Tayla Scholefield - Care & Community in Nepal
I signed up with Projects Abroad in order to help people in disadvantaged circumstances. Not only did volunteering allow me to contribute to a community overseas, but my time in Nepal was also a great opportunity to get to know more about a different culture and country.
Volunteering in Kathmandu
In our first week in Kathmandu, the High School Group painted classrooms in an outer district school to enrich the student’s learning environment and their exposure to the English language. The school differed from those in Australia, as the classrooms were built of cement and rudimentary wooden-framed windows. Lunch breaks were spent interacting with the children of the school, their vibrancy and willingness to learn and welcome foreigners shone through their actions despite the language barrier. By the end of our first week, we had painted five classrooms to encourage education for all students, and had experienced the welcoming Nepali culture.
In the second week, our time was spent across three Nepalese organisations. The first was an HIV/Aids support centre providing care for children and mothers infected with the virus, as the government provides minimal care to support those with the disease. Many of the children had been shunned from schools and communities due to the lack of social understanding as to how the virus is contracted and spread. Despite the exclusion these children had faced, all of them were exuberant and excited to play. The second centre visited supported children with severe malnutrition, nursing the children back to healthy weight and educating mothers in regards to correct diets in order to maintain their child’s health. Despite the challenging circumstances within both of these establishments, the staff were caring and supportive of all volunteers and children in their care.
We spent the second half of our week working within a school teaching children from pre-school to year 6. We split into small groups and spent time playing games with the students in English to develop their language skills. Even the youngest children had good English skills and could follow our instructions. Both the teachers and students were eager to learn English and understand more about the countries we were from. The time spent in these classrooms both enabled the children to develop their English skills, and allowed us to develop our understanding of Nepalese life and how to work with children.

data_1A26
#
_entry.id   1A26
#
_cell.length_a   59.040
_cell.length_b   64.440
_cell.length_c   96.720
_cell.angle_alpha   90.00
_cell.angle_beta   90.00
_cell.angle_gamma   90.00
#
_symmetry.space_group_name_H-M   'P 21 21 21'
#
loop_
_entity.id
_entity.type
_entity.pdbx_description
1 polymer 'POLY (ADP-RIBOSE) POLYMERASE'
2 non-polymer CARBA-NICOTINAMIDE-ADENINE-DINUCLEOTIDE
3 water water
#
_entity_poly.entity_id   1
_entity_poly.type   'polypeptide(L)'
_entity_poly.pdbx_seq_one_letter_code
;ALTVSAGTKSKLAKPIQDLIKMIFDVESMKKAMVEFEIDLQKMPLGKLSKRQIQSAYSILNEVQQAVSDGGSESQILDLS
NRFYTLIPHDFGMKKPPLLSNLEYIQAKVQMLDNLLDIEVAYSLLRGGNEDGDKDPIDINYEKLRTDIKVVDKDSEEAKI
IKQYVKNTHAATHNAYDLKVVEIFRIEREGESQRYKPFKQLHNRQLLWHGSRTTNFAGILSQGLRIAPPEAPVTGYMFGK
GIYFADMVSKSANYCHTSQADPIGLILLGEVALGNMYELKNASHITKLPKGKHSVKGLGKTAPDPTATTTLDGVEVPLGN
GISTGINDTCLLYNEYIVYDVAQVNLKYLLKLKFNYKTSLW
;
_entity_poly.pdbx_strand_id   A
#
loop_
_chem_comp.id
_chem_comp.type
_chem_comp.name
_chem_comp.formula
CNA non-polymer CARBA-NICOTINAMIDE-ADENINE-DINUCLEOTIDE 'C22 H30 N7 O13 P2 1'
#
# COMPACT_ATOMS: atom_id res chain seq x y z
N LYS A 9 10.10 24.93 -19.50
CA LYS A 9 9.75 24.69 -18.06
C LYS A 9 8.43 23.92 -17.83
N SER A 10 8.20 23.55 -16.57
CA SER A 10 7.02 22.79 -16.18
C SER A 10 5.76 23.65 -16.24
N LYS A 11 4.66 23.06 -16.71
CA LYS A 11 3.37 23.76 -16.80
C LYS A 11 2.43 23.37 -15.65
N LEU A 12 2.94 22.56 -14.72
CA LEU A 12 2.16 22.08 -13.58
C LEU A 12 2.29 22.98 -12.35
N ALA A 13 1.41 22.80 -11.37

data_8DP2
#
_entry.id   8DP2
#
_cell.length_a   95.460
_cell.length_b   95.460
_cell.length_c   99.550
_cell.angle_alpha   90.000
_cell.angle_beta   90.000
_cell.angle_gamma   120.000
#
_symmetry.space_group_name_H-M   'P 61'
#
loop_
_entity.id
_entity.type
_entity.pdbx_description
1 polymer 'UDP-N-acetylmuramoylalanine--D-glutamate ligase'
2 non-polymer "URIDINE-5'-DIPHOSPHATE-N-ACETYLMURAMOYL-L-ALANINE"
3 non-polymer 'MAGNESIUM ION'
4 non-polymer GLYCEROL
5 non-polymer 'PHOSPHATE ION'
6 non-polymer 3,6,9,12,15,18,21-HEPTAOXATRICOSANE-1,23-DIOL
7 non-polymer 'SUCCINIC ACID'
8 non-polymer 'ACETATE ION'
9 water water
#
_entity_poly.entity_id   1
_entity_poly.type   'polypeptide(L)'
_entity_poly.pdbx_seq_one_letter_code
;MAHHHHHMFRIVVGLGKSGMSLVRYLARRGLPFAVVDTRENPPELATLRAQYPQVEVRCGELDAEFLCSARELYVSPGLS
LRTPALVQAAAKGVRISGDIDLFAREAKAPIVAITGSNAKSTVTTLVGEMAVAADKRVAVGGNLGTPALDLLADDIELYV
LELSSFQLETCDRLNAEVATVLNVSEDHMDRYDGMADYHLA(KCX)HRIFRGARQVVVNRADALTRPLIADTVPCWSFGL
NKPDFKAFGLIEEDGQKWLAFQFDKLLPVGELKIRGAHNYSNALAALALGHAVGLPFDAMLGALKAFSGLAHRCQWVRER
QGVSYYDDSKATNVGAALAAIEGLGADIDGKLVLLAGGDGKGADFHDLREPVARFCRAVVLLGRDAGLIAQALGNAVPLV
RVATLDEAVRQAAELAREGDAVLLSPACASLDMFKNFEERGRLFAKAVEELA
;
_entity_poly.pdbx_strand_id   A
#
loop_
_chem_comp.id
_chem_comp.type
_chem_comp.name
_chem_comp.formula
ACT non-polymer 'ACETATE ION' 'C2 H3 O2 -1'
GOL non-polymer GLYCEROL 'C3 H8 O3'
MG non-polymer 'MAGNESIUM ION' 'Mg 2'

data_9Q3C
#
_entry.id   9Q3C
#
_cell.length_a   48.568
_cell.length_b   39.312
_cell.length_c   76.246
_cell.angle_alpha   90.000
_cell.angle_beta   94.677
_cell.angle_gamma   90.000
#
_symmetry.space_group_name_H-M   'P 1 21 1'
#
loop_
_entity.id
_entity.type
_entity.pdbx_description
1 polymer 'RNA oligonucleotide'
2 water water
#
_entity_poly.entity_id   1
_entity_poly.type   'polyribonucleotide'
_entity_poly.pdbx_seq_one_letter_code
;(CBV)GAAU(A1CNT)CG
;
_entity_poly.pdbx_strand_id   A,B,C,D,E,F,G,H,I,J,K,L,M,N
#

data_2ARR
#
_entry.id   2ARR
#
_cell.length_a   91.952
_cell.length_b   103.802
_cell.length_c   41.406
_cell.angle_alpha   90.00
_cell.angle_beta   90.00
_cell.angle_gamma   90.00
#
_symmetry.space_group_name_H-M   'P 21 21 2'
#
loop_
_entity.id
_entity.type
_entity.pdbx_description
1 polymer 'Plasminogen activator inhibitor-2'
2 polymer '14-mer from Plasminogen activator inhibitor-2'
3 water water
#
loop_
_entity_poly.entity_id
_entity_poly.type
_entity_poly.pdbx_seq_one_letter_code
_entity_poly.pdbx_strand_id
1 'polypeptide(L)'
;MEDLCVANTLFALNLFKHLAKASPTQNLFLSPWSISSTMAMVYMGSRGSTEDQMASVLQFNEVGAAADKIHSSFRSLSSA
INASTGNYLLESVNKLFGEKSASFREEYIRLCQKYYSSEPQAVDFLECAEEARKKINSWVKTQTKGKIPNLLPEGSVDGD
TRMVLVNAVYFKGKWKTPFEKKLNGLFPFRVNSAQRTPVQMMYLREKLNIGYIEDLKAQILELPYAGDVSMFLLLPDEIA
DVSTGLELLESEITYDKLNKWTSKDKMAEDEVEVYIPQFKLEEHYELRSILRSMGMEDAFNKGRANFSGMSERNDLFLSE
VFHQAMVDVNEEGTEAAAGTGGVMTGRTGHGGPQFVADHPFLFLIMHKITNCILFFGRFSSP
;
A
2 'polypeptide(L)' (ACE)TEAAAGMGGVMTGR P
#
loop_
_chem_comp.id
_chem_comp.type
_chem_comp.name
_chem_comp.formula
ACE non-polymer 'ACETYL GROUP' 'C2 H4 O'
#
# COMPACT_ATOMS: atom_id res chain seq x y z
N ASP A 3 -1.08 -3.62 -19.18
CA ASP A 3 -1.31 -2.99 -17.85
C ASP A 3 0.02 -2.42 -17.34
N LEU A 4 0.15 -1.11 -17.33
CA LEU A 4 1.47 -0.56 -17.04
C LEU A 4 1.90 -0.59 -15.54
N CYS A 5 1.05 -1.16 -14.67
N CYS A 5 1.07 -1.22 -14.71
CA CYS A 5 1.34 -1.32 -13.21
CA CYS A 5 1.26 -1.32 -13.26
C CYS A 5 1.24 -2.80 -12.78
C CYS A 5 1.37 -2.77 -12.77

Between two busy weeks of volunteering, we ventured to Chitwan National Park for the weekend. Because we were only in Nepal for two weeks, every moment of our time packed in as much of Nepal as possible. Over the weekend this included a canoe ride, a jeep safari, bird watching and cultural dancing in Chitwan. Although the car ride to Chitwan was especially rocky- seven hours of winding roads in minivans- the experiences in the valley were well worth the drive. While on safari, crocodiles, bears, deer, and even rhinoceroses were spotted. We also visited the monkey temple in Kathmandu in our second week and experienced an onslaught of monkeys, while admiring the beautiful infrastructure and views from the higher altitude. From up in the temple you could see that despite the destruction and devastation of the recent earthquakes, the city was full of life and movement.
Kathmandu was constantly busy and moving, much like our trip which packed an array of incredible experiences into the two weeks. Experiencing the Nepalese culture as a volunteer was an incredible experience where I was able to meet people who had suffered but who were still welcoming, supportive and optimistic. My time in Nepal helped me to realise what is truly important in life is the people in it, rather than the things we have, which is most highlighted by the welcoming and caring nature of Nepalese culture. The best way to experience any country is to completely immerse yourself in its culture as completely as possible, and I recommend volunteers to not be afraid to try new things and meet new people, and to truly embrace the country, no matter where it is you may travel to.
This is a personal account of one volunteer’s experience on the project and is a snapshot in time. Your experience may be different, as our projects are constantly adapting to local needs and building on accomplishments. Seasonal weather changes can also have a big impact. Find out more about what you can expect from this project, or speak to one of our friendly Programme Advisors.